When the lotion is cool it’s time to incorporate our cool down ingredients. Because cool down ingredients are typically present at very low amounts you’ll need to use an accurate scale—preferably one accurate to 0.01g. As these more accurate scales tend to have fairly low (100–200g) maximum weights you won’t be able to put the entire batch of lotion on that scale without blowing it out. So—grab a smaller dish. Add a scoop or two of lotion, and then weigh the cool down ingredients into that, using the more accurate scale. Stir to thoroughly incorporate, and then stir all of that back into the master batch of lotion. Doing it this way minimizes the amount of cool down ingredients lost to the secondary container.
Once the cool down phase has been incorporated, all that’s left to do is package it up!
When made as written this cream has a pH ~5.5, which is great for our skin and the preservative. If you change anything I recommend testing the pH yourself to ensure it is still around 5.5.
Shelf Life & Storage
Because this cream contains water, you must include a broad-spectrum preservative to ward off microbial growth. This is non-optional. Even with a preservative, this project may eventually spoil as our kitchens are not sterile laboratories, so in the event you notice any change in colour, scent, or texture, chuck it out and make a fresh batch.
As always, be aware that making substitutions will change the final product. While these swaps won’t break the recipe, you will get a different final product than I did.
- As I’ve provided this recipe in percentages as well as grams you can easily calculate it to any size using a simple spreadsheet as I’ve explained in this post. As written in grams this recipe will make 100g.
- To learn more about the ingredients used in this formulation, including why they’re included and what you can substitute them with, please visit the Humblebee & Me Encyclopedia. It doesn’t have everything in it yet, but there’s lots of good information there! If I have not given a specific substitution suggestion in this list (panthenol, allantoin, vitamin E) please look up the ingredient in the encyclopedia before asking.
- You could try replacing the glycerin with propanediol 1,3.
- If you want to use a self-thickening emulsifying wax like Polawax instead of Glyceryl Stearate (and) PEG-100 Stearate I would increase the emulsifier to 5% and decrease the cetearyl alcohol to 2%. Read this for more information.
- If you don’t have cetearyl alcohol you could try splitting the 4% between cetyl alcohol and stearic acid.
- Please don’t replace the hemp seed oil—it’s the key/named ingredient in this formulation. You could, but that’s like replacing the peanut butter in a peanut butter sandwich.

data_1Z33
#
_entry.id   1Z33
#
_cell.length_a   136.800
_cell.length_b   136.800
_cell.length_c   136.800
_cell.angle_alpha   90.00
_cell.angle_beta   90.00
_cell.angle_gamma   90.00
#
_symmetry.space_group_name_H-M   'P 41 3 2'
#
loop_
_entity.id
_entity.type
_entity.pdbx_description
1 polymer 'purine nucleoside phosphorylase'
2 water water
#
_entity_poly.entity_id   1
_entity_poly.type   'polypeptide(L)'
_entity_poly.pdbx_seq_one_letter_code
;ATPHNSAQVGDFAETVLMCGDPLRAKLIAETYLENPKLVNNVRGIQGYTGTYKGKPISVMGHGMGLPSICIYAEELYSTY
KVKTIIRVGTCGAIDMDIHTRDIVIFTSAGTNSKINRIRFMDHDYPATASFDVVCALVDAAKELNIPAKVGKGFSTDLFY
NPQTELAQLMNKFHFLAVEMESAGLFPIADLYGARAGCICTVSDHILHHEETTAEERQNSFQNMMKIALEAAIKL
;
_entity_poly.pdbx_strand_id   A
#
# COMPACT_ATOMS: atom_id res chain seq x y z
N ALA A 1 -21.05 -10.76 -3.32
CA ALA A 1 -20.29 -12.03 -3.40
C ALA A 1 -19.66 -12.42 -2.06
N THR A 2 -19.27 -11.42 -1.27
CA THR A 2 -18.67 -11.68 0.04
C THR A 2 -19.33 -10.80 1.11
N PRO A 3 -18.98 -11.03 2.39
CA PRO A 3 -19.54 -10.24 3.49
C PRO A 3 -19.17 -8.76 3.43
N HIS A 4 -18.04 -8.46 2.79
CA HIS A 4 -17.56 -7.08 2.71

- You could use more hemp seed oil instead of castor oil.
- C12-15 alkyl benzoate will work instead of coco caprylate. You could also try isopropyl myristate (IPM) or a natural silicone alternative, just be sure to check which phase it should go in and do that.
- You could try a “C” wax instead of beeswax.
- You can try a different gum instead of xanthan; guar gum and hydroxyethylcellulose should both work well.
- If you’re like to use a different preservative, please review this FAQ and this chart.
- If you’d like to incorporate an essential oil, please read this.
The wide white jar and squeeze tottle were both gifted by YellowBee. The Glyceryl Stearate (and) PEG-100 Stearate was gifted by Mystic Moments.
Hi, such a lovely cream… just wonder about adding xanthan gum to the oil phase! it is usually added to the water phase so is this a new method?
It’s not particularly new; I explain why in the video around the 02:50 point 🙂
Hi Marie, I love your website and I had a question for you if you don’t me asking under this post. I wonder when I look at some of my favorite face oils, the brands mix like 12 oils, how is that possible without it being thick? I tried mixing a few oils and the texture was so bad and the smell was off! Could you make a video showing a mixture of many oils together? Thanks! God Bless!
Mixing a bunch of thin liquids together will result in a thin liquid, so mixing multiple liquid oils usually results in a liquid product. If you didn’t like the texture/scent of your blend I recommend learning more about each oil to identify which one (or ones) was the problem. Watch this for more info 🙂
This is my husband’s new favorite ointment. He uses it on his leg, which since it became infected with a dangerous bacteria has a very fragile skin. I have reduced the glycerine content to 10% and added 5% urea.
I’m so thrilled to hear it! Thanks for DIYing with me, and happy making 🙂